10 Deadly Sins of Software Estimation: Free Webinar

  1. Posted on April 12, 2011 12:36:PM by Steve McConnell to 10x Software Development
  2. Presentation, estimation, Management, Webinar

I’ll be giving a free webinar on the 10 Deadly Sins of Software Estimation on April 28, 2011 at 10:00 AM Pacific Time. Here’s a link to sign up for it: http://adtmag.com/webcasts/2011/03/construx-10-deadly-sins-of-software-estimation.aspx?partnerref=con4.

Here’s the overview:

The average project overruns its budget and schedule estimates by 50-80 percent, but in practice little work is done that could truly be called "estimation." Many projects are scheduled using a combination of legitimate business targets and liberal doses of wishful thinking. In this talk, I will present 10 of the worst ways estimates go wrong and time-tested rules of thumb for dramatically improving estimation accuracy.

Roberto Liffredo said:

April 19, 2011 4:19:AM

I remember a similar webinar, a couple of years ago.

I found it quite instructive, and I wanted to share it with my colleagues.

Is it the same as then, or a different one?

Steve McConnell said:

April 19, 2011 9:41:AM

@Roberto, this webinar will be very similar to the one you saw two years ago.

Mark Butsch said:

April 25, 2011 11:58:AM

The time of the webinar is not convenient for me, will it be available on-demand afterwards?

Steve McConnell said:

April 25, 2011 2:51:PM

@Mark, Yes, it should be available from the same URL after a few days.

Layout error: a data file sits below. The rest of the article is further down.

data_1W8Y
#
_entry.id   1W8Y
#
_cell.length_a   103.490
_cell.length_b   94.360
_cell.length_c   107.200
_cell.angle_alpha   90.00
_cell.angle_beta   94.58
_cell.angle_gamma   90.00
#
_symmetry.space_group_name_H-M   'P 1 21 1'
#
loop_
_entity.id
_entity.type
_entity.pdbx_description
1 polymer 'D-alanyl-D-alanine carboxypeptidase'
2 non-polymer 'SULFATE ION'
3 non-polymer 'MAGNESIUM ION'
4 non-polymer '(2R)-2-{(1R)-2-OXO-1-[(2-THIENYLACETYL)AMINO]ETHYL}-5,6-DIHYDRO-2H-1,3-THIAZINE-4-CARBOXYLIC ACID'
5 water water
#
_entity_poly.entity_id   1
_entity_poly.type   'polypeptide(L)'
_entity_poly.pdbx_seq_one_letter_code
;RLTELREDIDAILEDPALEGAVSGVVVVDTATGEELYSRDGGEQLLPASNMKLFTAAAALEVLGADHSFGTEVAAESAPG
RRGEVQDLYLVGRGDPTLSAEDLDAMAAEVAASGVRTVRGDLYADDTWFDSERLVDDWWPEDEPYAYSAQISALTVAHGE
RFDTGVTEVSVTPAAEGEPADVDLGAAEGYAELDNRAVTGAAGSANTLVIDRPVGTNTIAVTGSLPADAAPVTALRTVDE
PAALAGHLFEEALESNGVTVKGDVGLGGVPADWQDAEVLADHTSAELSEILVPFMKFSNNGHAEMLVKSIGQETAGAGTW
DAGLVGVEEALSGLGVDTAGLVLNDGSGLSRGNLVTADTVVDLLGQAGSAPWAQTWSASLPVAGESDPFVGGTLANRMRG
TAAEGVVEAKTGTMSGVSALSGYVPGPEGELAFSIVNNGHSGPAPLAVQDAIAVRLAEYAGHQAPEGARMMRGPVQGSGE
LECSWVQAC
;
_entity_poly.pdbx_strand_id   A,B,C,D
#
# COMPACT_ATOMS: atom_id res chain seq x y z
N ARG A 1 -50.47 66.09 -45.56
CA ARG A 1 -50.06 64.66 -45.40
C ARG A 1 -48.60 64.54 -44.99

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Steve McConnell

Steve McConnell is CEO and Chief Software Engineer at Construx Software where he consults to a broad range of industries, teaches seminars, and oversees Construx’s software development practices. In 1998, readers of Software Development magazine named Steve one of the three most influential people in the software industry along with Bill Gates and Linus Torvalds.

Steve is the author of Software Estimation: Demystifying the Black Art (2006), Code Complete (1993, 2004), Rapid Development (1996), Software Project Survival Guide (1998), and Professional Software Development (2004). His books twice won Software Development magazine's Jolt Excellence award for outstanding software development book of the year.

Steve has served as Editor in Chief of IEEE Software magazine, on the Panel of Experts of the SWEBOK project, and as Chair of the IEEE Computer Society’s Professional Practices Committee.

Steve received a Bachelor’s degree from Whitman College, graduating Magna Cum Laude, Phi Beta Kappa, and earned a Master’s degree in software engineering from Seattle University.
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